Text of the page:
Frenchman Gerard Mourou of the Ecole Polytechnique and University of MI will share half of the NZ$1.5 million the prize carries with Ms Strickland; Mr Ashkin gets the other half. This is the 50th Nobel awarded to a woman, in total since the prize began in 1901, however two of those prizes were awarded to Marie Curie - for Physics in 1903 and for Chemistry in 1911. She seemed surprised by the low number.
"It's true that a woman hasn't been given the Nobel Prize since then, but I think things are better for women than they have been", Strickland told the Canadian Press in an interview.
Carla Cooper is a science teacher at Lumsden High School, who was herself recognized with a Prime Minister's Award for teaching excellence in STEM this year.
He explained: "We needed a new way to create the peak power of laser pulses".
The last woman to win the physics prize, German-born American physicist Maria Goeppert-Mayer, took the prize for her discoveries about the nuclei of atoms.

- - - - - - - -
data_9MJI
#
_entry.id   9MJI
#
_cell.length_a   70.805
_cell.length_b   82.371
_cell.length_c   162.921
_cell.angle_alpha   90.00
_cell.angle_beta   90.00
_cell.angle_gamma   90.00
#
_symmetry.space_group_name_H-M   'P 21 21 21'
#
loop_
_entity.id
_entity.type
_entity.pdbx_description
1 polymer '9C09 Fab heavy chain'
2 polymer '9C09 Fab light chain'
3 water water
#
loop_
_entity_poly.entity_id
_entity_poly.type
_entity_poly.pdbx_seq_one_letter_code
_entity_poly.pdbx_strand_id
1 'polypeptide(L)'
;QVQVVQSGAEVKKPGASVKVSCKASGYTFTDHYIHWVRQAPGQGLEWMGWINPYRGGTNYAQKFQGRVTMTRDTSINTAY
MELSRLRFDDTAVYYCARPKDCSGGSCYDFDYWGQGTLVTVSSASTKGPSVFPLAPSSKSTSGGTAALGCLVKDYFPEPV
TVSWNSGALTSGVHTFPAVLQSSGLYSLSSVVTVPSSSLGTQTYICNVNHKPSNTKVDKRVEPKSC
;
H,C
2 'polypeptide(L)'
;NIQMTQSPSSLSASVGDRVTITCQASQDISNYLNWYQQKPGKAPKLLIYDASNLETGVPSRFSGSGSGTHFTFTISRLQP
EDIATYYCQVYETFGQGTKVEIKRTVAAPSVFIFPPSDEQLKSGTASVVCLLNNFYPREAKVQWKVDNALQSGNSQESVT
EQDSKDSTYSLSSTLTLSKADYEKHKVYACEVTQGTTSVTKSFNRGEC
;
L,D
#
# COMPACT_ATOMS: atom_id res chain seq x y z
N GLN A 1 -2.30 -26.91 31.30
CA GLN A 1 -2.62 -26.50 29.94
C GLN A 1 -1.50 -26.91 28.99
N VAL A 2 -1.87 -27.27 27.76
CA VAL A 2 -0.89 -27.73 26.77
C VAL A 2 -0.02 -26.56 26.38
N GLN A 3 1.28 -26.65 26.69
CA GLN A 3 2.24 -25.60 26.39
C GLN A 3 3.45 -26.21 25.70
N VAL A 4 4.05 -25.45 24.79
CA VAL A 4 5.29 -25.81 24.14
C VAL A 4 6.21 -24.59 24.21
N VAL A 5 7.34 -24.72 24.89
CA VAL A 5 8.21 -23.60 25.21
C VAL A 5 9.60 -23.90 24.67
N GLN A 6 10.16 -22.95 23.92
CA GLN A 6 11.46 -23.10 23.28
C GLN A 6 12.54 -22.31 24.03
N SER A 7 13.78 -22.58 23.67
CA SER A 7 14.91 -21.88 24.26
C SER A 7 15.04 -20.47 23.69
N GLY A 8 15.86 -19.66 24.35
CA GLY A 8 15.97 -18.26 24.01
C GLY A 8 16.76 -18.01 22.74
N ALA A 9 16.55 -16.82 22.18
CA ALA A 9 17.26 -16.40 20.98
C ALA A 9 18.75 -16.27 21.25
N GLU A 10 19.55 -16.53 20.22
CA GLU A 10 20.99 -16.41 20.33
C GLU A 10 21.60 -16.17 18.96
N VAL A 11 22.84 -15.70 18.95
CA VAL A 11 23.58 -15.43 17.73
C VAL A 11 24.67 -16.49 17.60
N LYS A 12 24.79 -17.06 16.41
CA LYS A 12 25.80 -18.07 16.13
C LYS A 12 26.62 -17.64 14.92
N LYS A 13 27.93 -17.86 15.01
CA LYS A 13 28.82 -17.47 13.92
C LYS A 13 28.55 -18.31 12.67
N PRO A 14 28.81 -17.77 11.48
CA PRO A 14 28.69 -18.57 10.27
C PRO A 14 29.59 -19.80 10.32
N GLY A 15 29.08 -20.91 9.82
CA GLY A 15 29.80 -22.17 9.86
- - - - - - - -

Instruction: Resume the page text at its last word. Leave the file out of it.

Jim Al-Khalili, professor of theoretical physics at Britain's University of Surrey, said on Twitter it was "delicious" that Strickland had won the Nobel prize just days after Strumia's "misogynistic" comments.
This technique is used in millions of laser eye surgeries every year, according to the academy statement.
This year's Nobel Prize for physics has been awarded to three researchers for devising tools made from light. These days, though, scientific research is "a hobby more or less", he told the official website of the Nobel Prize. I do not have to go through what they went through because there were women out there paving the way for us. Becquerel received the other half of the prize that year.
In 1987 he discovered the device could be used to examine and manipulate living bacteria, and later viruses and other living cells, without damaging them. Then, along with several colleagues at Bell Laboratories (including future Nobel laureate Steven Chu), Ashkin followed up that work with a design, published in Optics Letters in 1986, for a single-beam optical trap that worked by passing laser light through a microscope objective lens.
Arthur Ashkin, 96, from Rumson, New Jersey, won the Nobel Prize in physics alongside Canadian woman Donna Strickland and Frenchman Gerard Mourou.
Optical tweezers "created entirely new opportunities for observing and controlling the machinery of life", the Nobel committee said.